Press Contact: Guy Lamolinara, Library of Congress (202) 707-9217; Keelin Molloy, Texaco Foundation (914) 253-7461
February 27, 1998
Texaco Foundation to Donate $300,000 to National Digital Library Program
The Texaco Foundation, as part of its new focus on broadening the use of music in education, has presented the first installment of a $300,000 pledge to the National Digital Library Program of the Library of Congress.
The donation will be used to make available the on-line presentation "America from the Grass Roots," comprising four collections from the Library's American Folklife Center. The four collections pay particular attention to rural Southern, African American, Hispanic and American Indian musical traditions. They feature sound recordings, photographs and manuscripts that document examples of folk cultural expression as recorded by scholars, documentarians and others. The new presentation will be part of American Memory (www.loc.gov), electronic collections of the Library's rare American history materials.
"'America from the Grass Roots' will contain some of the Library's most important materials reflecting the nation's diverse voices," said Librarian of Congress James H. Billington. "The generosity of the Texaco Foundation will make it possible for all Americans to share more fully in their cultural heritage."
"The Texaco Foundation is proud to be a part of the National Digital Library Program," said Anne T. Dowling, President of the Texaco Foundation in White Plains, N.Y. "These collections from the American Folklife Center celebrate the many remarkable, unique voices that have shaped America.
The four collections that will make up "America from the Grass Roots" are:
The John and Ruby Lomax Southern States Collection, 1939, the result of a three-month trip through nine Southern states. The Lomaxes recorded songs, spirituals, field hollers, dramas, prayers and oral histories that document African American, Mexican American and British American traditions.
The Lomax/Hurston/Barnicle Expedition, 1935, in which John Lomax's son Alan collaborated with author- anthropologist Zora Neale Hurston and folklorist Mary Elizabeth Barnicle to document African American music and lore in Georgia, Florida and the Bahamas.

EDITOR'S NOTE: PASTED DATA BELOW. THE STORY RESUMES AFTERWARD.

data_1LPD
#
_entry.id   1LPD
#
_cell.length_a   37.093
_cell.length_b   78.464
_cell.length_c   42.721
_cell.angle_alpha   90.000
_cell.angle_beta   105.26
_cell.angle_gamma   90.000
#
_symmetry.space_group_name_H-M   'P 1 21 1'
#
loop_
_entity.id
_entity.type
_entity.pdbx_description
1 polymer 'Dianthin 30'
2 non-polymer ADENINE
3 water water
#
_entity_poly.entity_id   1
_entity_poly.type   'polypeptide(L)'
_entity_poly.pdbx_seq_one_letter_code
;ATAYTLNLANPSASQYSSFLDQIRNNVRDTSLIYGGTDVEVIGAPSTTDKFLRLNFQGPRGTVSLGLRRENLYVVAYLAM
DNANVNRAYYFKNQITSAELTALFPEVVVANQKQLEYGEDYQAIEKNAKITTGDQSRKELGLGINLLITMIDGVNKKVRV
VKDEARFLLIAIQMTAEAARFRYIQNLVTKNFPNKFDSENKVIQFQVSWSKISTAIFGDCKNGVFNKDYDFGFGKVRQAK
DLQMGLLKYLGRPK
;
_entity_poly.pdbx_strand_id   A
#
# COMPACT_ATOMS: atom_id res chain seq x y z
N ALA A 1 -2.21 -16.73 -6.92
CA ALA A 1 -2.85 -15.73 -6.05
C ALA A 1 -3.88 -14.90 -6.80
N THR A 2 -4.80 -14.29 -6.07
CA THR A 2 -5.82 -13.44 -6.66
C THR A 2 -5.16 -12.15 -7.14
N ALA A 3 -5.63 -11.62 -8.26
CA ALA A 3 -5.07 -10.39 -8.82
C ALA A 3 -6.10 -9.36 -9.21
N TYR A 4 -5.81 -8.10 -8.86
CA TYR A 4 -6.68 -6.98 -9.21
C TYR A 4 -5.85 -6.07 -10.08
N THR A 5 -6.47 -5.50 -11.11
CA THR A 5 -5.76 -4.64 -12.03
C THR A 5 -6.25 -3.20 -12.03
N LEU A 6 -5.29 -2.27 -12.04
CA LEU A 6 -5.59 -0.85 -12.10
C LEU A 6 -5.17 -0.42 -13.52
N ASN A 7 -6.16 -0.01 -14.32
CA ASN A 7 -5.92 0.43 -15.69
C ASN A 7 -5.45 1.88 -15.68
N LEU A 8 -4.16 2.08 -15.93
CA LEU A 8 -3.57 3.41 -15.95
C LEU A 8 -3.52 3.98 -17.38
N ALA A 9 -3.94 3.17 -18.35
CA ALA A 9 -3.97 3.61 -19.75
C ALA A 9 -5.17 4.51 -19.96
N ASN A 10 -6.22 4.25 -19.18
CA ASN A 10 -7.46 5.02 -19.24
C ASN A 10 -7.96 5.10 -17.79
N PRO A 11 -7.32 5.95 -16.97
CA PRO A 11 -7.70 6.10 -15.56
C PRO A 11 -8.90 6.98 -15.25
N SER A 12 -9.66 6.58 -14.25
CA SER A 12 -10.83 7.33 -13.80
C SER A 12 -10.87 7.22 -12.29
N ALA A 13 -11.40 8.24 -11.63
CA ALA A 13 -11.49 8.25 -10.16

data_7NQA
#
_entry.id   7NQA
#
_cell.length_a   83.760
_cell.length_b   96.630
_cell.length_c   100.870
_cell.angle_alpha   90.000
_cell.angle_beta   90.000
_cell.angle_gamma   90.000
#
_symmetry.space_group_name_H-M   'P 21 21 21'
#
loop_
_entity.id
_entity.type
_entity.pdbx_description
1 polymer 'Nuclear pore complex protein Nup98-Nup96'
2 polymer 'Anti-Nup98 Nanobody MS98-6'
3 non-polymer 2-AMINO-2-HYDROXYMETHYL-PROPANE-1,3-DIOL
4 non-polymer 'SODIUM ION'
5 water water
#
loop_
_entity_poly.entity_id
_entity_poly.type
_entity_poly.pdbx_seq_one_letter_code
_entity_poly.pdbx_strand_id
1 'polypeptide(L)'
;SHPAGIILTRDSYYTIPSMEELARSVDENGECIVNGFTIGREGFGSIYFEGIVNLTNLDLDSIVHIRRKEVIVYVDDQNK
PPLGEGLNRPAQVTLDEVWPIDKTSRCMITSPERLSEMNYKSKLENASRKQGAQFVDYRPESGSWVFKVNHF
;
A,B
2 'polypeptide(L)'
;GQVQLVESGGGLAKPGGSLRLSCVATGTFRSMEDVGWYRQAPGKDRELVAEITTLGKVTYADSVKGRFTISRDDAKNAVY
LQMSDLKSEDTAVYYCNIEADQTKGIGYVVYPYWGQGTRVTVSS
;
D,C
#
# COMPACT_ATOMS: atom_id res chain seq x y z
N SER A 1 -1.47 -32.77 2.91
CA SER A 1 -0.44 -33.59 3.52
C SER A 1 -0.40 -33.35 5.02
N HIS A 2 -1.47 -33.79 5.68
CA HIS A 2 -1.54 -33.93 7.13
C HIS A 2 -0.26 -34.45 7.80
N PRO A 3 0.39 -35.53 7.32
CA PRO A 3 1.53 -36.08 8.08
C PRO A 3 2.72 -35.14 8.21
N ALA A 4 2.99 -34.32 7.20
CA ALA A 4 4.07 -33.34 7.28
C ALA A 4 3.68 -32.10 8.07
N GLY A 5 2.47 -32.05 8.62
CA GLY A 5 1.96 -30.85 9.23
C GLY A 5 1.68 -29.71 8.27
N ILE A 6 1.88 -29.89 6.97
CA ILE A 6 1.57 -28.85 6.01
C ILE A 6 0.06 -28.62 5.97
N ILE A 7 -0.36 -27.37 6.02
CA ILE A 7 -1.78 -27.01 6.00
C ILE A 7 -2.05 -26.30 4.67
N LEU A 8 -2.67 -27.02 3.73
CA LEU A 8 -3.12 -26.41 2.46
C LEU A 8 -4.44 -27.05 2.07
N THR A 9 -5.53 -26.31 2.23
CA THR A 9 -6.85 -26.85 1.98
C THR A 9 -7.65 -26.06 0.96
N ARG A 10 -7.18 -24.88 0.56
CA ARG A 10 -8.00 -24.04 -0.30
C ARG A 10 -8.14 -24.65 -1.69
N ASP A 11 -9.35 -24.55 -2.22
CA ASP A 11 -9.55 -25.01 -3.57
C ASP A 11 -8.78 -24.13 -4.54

The Juan Rael Collection: Traditions of the Spanish Southwest, in which Rael traveled through the upper Rio Grande communities of southern Colorado and northern New Mexico to record their traditions.
Omaha Indian Music, Past and Present, which provides a window into ancient and contemporary music and dance traditions of the Omaha tribe of northeastern Nebraska.
The Texaco Foundation's new signature program in music education will explore the potential of music to improve academic achievement. The emphasis is on serious curricular reform, which will be aided by the Library's program to make original music source material available for student and teacher use on the Internet.
American Memory is a project of the National Digital Library Program of the Library of Congress. It aims to make freely available on the Internet millions of items from the Library's incomparable collections relating to American history. This public-private initiative is being supported in part by the U.S. Congress and mostly by contributions from the private sector. More than $37 million has been pledged in donations so far, enabling the Library to have more than 400,000 items currently on-line with millions more in the pipeline.
"America from the Grass Roots" will join "California Gold" and "Voices from the Dust Bowl," other on-line collections from the American Folklife Center's archives. The more than two dozen American Memory collections include "African American Perspectives," "Selected Civil War Photographs," early short films, sound recordings and panoramic maps.
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